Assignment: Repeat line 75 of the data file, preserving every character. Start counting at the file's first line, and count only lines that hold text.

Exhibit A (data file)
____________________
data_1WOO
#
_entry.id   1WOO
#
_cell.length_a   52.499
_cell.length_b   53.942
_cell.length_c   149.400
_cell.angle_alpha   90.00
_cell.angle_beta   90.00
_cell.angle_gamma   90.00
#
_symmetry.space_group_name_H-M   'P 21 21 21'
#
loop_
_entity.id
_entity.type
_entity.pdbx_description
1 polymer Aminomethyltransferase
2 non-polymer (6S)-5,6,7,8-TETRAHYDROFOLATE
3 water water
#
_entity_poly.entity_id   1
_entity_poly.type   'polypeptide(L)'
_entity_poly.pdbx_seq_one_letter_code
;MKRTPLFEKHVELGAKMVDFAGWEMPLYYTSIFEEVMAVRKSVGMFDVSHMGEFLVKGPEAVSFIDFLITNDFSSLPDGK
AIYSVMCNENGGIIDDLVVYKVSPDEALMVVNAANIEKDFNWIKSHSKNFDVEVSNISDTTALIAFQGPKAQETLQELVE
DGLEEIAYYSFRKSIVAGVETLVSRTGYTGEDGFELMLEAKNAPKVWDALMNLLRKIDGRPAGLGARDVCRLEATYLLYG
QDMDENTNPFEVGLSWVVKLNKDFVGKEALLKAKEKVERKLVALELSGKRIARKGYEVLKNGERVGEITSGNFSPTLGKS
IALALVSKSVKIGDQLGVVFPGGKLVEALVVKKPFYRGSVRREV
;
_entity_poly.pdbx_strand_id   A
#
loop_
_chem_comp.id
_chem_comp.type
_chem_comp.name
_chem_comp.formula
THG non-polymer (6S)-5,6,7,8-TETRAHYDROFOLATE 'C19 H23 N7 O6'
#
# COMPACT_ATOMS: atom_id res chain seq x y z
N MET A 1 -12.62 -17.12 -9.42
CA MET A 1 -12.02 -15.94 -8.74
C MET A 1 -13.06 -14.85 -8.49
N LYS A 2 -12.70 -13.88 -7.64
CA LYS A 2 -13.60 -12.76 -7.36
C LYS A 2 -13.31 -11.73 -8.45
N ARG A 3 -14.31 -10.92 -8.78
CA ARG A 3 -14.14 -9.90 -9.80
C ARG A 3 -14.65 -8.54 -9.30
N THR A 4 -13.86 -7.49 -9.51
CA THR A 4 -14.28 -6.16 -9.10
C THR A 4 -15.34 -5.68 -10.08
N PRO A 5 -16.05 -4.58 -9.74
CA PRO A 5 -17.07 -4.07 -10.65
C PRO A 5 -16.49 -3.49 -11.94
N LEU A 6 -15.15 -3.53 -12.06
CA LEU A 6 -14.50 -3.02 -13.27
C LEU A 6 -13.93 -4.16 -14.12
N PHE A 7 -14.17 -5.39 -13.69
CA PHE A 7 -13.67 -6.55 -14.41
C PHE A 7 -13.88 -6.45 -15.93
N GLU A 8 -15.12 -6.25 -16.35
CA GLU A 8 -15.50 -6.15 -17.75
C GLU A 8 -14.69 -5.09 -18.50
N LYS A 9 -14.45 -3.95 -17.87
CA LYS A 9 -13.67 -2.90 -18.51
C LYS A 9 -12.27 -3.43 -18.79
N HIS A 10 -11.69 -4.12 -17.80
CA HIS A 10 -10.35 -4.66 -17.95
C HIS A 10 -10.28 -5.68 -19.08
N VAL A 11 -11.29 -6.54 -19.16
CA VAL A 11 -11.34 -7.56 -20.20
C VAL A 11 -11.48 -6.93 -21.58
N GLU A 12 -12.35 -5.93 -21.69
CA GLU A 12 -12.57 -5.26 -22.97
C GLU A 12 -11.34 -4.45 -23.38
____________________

CA GLU A 12 -12.57 -5.26 -22.97